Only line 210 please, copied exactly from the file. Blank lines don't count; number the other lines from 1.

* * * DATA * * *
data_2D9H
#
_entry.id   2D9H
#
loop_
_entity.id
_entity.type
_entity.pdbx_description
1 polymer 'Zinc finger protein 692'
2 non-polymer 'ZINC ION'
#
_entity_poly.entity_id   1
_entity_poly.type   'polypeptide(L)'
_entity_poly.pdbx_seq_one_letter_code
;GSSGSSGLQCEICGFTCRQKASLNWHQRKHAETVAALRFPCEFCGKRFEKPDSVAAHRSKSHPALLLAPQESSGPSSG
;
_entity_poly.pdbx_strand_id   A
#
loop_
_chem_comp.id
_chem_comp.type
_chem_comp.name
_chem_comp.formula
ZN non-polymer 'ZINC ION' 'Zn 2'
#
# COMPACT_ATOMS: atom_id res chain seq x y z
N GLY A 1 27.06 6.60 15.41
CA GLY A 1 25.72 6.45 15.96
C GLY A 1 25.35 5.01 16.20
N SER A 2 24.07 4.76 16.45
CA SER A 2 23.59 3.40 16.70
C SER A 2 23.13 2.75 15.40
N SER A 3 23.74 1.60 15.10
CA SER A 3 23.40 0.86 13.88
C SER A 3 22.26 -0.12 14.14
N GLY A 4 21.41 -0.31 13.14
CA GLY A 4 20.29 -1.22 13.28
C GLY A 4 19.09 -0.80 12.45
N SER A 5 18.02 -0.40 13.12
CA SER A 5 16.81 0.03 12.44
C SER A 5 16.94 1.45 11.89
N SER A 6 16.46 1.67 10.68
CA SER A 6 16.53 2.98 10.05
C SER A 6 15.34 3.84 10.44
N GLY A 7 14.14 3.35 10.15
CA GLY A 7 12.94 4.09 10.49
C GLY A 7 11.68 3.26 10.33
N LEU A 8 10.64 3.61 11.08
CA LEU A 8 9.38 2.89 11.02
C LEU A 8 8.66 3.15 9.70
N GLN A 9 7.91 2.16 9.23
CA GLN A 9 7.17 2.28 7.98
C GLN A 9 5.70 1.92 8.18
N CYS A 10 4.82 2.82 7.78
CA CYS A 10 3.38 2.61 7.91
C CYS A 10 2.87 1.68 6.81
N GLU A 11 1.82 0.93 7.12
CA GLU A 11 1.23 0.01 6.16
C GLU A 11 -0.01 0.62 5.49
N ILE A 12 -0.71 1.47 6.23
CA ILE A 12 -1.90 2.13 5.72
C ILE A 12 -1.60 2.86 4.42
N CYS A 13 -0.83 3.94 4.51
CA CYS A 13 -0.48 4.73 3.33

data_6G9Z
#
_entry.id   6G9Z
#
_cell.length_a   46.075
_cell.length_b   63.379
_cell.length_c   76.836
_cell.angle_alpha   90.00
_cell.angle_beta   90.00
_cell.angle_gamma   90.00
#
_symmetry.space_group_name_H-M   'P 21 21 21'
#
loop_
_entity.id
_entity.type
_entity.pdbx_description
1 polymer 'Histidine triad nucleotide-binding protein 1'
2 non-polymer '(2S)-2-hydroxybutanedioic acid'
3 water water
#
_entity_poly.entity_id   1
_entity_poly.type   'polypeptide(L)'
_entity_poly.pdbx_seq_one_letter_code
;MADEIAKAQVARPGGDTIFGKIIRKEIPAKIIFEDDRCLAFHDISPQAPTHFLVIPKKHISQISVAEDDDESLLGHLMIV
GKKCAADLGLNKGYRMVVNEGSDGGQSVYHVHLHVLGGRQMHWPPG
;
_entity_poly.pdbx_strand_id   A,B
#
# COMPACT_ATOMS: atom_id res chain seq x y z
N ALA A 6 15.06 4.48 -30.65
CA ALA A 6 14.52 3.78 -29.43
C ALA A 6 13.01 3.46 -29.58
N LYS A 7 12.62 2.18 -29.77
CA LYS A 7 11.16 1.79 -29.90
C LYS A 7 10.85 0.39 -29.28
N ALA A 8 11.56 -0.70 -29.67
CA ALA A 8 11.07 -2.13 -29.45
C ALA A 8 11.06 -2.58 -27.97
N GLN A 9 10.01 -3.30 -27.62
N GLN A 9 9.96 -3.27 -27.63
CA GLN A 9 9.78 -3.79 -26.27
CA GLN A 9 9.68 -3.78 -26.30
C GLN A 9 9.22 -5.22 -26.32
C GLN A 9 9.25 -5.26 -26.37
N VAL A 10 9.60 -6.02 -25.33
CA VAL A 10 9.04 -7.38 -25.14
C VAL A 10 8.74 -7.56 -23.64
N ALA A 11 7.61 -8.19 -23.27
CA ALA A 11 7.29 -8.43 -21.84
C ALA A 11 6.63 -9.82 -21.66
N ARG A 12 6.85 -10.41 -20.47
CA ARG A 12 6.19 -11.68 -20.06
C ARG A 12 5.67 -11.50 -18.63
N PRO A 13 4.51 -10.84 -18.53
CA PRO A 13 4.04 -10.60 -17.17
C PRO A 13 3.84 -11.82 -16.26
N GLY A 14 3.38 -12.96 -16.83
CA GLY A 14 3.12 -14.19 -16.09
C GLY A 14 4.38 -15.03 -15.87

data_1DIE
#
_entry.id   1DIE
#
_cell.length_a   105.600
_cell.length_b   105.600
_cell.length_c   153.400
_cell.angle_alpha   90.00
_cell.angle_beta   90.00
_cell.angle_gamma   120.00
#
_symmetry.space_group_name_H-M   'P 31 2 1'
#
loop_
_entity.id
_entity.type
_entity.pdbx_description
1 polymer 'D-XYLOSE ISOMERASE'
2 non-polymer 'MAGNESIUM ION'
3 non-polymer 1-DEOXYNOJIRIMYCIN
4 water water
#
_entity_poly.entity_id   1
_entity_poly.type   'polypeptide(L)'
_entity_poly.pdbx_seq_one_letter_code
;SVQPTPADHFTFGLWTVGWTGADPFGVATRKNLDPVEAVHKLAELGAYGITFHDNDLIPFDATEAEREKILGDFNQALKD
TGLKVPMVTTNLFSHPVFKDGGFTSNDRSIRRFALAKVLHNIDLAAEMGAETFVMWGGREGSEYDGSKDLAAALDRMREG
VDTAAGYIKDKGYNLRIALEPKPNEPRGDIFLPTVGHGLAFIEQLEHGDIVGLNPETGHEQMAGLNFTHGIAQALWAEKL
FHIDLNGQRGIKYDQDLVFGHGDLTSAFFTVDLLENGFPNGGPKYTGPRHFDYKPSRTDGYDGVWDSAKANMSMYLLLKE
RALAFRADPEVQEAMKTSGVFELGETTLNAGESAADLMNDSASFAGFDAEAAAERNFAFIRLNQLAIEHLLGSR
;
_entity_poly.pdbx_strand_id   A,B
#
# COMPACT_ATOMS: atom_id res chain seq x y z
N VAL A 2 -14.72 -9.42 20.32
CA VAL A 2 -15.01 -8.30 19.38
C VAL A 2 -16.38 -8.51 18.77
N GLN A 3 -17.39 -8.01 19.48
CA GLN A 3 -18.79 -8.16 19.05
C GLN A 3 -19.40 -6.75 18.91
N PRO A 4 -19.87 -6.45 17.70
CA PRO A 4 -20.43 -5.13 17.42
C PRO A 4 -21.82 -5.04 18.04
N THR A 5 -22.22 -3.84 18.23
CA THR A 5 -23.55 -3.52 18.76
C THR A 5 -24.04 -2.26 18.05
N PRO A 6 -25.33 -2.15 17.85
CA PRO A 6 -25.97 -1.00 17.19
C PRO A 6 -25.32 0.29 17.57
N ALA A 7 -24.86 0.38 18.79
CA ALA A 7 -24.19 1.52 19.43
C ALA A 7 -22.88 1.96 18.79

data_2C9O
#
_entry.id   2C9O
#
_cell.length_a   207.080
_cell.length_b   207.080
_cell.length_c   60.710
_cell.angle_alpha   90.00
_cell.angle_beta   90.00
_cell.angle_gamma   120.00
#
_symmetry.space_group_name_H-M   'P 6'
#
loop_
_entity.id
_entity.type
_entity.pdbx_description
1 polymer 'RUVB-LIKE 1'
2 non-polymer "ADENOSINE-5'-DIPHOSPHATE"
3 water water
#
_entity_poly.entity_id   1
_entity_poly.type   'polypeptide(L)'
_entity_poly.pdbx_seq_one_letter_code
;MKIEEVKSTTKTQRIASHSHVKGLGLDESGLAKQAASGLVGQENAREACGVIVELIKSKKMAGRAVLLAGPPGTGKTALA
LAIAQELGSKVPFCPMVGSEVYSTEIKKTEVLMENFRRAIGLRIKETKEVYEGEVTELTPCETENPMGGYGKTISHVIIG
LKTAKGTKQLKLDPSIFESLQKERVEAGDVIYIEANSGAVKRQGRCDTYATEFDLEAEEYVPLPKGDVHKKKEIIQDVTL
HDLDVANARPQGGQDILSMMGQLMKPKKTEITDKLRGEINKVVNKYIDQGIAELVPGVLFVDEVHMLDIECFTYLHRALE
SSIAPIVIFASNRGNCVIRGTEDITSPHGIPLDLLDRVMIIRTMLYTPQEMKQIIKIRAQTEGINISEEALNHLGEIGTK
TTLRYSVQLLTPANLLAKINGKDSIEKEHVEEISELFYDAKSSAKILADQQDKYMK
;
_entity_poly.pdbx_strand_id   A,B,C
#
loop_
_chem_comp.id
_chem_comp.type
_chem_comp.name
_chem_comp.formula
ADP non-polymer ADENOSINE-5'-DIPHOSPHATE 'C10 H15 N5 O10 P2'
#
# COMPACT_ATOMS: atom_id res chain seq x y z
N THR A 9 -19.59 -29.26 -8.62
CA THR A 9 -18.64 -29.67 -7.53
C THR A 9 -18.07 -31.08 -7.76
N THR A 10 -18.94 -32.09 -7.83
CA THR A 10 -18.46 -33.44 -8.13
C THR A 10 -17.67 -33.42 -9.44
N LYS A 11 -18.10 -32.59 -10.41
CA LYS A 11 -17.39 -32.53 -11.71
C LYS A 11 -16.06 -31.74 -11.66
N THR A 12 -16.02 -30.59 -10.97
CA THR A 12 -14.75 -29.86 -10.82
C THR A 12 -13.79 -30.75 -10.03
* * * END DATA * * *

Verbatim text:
loop_